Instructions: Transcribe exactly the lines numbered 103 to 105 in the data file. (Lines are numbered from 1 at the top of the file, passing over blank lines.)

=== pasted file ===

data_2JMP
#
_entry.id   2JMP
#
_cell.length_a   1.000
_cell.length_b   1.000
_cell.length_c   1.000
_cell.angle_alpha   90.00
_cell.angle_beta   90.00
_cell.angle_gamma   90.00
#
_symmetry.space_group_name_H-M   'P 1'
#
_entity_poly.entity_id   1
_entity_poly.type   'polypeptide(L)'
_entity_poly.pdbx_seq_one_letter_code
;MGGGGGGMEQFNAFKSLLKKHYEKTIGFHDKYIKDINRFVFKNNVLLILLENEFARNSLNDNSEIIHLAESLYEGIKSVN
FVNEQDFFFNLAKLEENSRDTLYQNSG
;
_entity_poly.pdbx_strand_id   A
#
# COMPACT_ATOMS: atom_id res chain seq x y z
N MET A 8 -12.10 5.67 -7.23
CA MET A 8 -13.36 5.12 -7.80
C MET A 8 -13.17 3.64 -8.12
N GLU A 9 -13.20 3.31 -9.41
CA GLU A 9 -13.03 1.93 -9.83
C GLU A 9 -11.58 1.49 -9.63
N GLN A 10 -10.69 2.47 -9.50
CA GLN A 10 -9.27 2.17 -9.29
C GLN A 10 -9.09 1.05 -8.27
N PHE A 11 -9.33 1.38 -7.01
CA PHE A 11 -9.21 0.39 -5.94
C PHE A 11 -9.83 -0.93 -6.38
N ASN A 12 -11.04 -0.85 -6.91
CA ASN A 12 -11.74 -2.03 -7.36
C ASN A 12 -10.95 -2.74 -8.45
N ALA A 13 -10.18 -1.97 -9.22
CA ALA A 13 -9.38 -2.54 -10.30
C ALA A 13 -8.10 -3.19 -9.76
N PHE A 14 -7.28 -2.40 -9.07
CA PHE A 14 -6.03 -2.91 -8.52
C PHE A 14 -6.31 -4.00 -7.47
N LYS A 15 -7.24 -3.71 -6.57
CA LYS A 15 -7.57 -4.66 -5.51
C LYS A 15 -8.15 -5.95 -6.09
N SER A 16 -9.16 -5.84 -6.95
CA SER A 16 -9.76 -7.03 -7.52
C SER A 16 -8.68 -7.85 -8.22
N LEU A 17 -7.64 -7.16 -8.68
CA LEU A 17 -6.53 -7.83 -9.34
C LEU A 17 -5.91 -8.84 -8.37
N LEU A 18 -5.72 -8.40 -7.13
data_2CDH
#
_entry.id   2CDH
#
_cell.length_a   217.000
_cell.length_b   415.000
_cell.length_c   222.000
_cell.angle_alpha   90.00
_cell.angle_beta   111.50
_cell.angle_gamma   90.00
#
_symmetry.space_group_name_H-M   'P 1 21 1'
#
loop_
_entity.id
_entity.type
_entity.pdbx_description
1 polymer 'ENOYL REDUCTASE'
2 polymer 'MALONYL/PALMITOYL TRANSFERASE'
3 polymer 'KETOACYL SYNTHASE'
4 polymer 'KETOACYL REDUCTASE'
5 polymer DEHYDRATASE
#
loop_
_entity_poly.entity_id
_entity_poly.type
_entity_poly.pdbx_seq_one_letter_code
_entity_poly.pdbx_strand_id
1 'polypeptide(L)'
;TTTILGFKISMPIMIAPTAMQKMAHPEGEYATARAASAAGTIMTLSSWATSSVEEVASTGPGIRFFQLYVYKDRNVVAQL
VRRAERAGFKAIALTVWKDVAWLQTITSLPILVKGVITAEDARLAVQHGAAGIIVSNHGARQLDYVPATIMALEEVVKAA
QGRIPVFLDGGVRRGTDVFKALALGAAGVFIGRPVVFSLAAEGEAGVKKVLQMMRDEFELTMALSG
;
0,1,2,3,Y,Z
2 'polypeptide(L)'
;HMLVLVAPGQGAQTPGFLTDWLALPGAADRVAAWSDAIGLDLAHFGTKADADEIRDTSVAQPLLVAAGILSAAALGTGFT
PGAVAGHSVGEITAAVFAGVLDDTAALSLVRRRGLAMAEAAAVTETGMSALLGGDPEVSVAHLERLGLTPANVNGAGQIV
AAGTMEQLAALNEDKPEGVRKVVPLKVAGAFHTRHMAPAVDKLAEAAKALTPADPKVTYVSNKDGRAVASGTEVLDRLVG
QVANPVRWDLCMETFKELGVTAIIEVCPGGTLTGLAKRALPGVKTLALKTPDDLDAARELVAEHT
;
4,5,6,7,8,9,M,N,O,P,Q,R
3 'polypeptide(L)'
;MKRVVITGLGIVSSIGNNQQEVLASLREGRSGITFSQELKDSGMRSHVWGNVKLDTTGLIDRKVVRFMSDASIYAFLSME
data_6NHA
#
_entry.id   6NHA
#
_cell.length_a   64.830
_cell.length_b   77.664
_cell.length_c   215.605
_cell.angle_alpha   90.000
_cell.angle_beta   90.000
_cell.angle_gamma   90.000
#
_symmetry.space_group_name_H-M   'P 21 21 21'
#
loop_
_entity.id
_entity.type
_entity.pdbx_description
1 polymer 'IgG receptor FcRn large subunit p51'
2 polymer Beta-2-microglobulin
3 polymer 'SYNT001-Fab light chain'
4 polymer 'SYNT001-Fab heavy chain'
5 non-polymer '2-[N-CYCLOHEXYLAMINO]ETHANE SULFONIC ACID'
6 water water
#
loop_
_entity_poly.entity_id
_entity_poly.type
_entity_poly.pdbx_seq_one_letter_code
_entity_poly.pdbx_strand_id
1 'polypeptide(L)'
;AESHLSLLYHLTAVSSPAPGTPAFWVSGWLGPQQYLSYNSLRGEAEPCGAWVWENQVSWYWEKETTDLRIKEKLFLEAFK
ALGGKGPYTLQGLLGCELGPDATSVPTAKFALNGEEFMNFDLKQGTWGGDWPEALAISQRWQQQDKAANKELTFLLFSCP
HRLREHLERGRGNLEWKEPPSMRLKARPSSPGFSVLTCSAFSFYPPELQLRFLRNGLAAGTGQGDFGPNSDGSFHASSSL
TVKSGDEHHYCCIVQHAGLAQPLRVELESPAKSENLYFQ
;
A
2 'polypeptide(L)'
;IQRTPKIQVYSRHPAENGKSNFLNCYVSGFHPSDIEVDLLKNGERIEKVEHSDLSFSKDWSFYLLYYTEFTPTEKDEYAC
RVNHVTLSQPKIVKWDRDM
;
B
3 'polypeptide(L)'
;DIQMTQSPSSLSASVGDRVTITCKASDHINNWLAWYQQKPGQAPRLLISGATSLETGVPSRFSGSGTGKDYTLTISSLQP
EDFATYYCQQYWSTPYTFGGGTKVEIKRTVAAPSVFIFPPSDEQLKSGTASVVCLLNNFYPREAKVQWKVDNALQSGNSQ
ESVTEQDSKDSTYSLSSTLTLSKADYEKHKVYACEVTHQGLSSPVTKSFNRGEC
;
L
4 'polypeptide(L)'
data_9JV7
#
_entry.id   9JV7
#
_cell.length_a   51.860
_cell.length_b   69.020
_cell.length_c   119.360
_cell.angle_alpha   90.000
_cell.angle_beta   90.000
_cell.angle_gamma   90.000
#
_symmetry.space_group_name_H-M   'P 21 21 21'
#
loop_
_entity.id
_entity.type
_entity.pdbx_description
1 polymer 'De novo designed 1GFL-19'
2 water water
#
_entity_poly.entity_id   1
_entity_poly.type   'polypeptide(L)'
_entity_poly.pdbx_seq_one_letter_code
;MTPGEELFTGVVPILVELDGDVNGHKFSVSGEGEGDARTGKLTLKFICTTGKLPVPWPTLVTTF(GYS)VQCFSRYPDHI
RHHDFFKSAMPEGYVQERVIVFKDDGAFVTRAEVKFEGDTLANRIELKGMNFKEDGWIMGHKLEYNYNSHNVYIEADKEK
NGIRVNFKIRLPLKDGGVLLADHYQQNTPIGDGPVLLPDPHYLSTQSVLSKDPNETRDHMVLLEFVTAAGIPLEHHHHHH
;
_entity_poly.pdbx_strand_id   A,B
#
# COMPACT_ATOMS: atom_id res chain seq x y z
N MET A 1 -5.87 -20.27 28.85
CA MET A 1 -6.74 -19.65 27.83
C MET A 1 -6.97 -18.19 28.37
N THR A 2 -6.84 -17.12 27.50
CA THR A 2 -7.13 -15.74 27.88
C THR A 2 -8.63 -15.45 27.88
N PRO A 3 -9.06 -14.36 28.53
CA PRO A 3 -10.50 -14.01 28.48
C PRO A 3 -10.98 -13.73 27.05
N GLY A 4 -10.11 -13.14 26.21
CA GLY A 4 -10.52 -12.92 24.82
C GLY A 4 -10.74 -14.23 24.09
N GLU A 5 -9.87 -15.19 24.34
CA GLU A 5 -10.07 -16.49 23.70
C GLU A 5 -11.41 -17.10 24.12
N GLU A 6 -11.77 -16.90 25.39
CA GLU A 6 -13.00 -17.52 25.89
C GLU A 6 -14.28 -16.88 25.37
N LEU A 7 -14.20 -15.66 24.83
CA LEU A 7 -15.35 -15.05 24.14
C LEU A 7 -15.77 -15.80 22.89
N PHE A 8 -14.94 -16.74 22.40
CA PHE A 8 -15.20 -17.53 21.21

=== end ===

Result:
_cell.length_c   215.605
_cell.angle_alpha   90.000
_cell.angle_beta   90.000